This bird is headed out of the cool conifer-dominated boreal forests of Canada, to a very different wintering habitat. "Maggies" overwinter throughout much of Central America, and in the Caribbean, and are far more general in their habitat preferences down there than on the breeding grounds. Crossing the open waters of Lake Erie is nothing for a bird that is headed 1,500 miles or more to get to where it's going. There'll be much more arduous water crossings than this along the way, but you can't blame the guy for stowing away and getting a free ride!
Here's an interesting fact about this bird's name. The first specimen was collected way back in 1810 by the "Father of American Ornithology", Alexander Wilson. This collection became the type specimen, which is the collection upon which the organism was originally described. Well, Al shot his warbler from the boughs of a magnolia tree, in which the migrant warbler just happened to be foraging in en route to its boreal breeding haunts. Thus, he named it after a southern tree which probably plays no important role in the biology of this bird.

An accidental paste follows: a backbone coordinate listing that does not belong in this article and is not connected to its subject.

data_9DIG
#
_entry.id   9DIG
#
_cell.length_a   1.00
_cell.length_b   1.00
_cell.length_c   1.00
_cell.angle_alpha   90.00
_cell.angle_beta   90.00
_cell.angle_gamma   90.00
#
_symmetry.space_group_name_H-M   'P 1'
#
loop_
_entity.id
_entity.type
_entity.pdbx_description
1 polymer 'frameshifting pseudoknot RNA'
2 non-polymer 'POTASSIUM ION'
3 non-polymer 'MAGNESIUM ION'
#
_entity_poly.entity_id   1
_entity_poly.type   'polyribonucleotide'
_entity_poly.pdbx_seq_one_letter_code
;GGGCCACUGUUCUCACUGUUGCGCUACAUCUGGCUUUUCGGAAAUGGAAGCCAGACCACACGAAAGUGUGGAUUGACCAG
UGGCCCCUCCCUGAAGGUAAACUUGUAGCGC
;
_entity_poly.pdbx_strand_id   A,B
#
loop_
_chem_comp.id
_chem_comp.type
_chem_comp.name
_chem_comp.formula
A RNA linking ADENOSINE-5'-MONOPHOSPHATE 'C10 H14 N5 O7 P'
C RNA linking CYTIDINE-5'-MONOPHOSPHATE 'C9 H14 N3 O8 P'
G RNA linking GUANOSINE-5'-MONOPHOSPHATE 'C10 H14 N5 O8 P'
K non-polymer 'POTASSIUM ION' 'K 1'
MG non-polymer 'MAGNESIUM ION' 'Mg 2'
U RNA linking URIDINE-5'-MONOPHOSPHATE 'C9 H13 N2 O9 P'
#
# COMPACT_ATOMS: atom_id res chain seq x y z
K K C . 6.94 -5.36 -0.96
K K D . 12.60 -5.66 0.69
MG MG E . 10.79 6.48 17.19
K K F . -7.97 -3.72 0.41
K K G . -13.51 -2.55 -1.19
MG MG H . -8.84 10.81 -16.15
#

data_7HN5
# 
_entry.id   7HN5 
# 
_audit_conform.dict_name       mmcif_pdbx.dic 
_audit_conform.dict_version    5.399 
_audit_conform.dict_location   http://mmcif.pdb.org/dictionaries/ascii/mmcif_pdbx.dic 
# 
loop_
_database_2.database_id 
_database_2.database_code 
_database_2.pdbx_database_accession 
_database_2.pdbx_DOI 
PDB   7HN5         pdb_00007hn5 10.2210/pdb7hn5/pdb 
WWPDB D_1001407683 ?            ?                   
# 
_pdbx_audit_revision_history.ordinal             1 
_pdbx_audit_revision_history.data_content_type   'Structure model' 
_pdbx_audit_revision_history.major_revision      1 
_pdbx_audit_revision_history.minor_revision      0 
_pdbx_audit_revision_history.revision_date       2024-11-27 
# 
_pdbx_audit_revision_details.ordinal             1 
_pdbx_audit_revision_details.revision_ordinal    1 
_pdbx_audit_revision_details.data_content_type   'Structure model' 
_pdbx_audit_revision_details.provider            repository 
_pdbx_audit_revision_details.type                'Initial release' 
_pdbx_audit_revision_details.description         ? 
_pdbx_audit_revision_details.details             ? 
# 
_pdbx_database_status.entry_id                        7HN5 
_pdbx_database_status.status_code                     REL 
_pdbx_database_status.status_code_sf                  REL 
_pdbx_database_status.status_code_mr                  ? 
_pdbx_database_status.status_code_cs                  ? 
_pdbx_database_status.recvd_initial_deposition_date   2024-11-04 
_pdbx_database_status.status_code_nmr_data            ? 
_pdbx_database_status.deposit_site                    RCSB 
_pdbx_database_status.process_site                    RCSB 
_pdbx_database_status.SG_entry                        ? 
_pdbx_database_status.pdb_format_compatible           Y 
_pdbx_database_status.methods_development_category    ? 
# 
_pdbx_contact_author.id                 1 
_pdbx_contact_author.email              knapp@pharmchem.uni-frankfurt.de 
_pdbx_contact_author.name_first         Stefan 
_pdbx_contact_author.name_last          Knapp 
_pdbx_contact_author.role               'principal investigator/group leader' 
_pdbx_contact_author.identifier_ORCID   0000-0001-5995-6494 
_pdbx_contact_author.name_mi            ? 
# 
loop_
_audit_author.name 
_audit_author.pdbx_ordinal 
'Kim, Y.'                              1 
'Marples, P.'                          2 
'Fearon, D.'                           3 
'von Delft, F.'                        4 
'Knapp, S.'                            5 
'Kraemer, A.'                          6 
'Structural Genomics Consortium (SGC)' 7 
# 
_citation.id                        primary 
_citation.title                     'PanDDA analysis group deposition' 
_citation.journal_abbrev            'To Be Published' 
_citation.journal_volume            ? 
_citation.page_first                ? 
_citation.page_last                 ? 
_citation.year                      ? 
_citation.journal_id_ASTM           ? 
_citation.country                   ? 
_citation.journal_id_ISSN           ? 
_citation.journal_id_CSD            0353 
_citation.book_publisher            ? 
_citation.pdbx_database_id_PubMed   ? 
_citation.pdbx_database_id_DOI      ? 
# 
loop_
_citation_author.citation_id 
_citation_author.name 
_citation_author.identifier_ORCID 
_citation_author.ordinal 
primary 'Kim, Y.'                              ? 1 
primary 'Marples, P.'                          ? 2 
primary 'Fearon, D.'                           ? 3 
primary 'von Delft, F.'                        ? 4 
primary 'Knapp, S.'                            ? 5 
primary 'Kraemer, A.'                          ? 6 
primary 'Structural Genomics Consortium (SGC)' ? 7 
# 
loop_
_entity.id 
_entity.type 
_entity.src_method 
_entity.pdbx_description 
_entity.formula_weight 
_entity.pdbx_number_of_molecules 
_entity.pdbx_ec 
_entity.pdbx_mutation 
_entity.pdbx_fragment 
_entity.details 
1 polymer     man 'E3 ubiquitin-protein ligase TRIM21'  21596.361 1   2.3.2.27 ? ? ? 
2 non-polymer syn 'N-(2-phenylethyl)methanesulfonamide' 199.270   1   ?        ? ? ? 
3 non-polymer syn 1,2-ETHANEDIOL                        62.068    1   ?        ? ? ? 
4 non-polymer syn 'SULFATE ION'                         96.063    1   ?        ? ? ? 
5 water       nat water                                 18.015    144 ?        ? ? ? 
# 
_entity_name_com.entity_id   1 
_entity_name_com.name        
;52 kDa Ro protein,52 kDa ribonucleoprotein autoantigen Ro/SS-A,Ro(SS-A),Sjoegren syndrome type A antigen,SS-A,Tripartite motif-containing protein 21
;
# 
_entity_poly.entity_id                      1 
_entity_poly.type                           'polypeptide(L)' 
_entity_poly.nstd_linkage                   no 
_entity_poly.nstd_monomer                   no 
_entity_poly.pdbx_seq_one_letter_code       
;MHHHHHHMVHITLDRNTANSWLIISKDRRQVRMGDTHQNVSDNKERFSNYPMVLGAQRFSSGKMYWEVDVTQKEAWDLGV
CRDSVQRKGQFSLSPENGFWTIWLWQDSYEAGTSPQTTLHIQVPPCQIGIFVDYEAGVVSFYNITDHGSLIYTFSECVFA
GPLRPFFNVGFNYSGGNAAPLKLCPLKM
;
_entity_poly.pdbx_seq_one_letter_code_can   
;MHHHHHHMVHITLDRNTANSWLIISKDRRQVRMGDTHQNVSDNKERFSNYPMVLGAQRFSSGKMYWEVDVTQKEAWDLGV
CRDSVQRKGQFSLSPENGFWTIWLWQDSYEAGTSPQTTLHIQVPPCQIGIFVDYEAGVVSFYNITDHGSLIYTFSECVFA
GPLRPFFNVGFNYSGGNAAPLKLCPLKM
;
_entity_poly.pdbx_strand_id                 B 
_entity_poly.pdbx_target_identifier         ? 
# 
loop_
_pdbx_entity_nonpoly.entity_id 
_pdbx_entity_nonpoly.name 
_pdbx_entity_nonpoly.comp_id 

Thanks to Mike for sharing these great photos, and the story.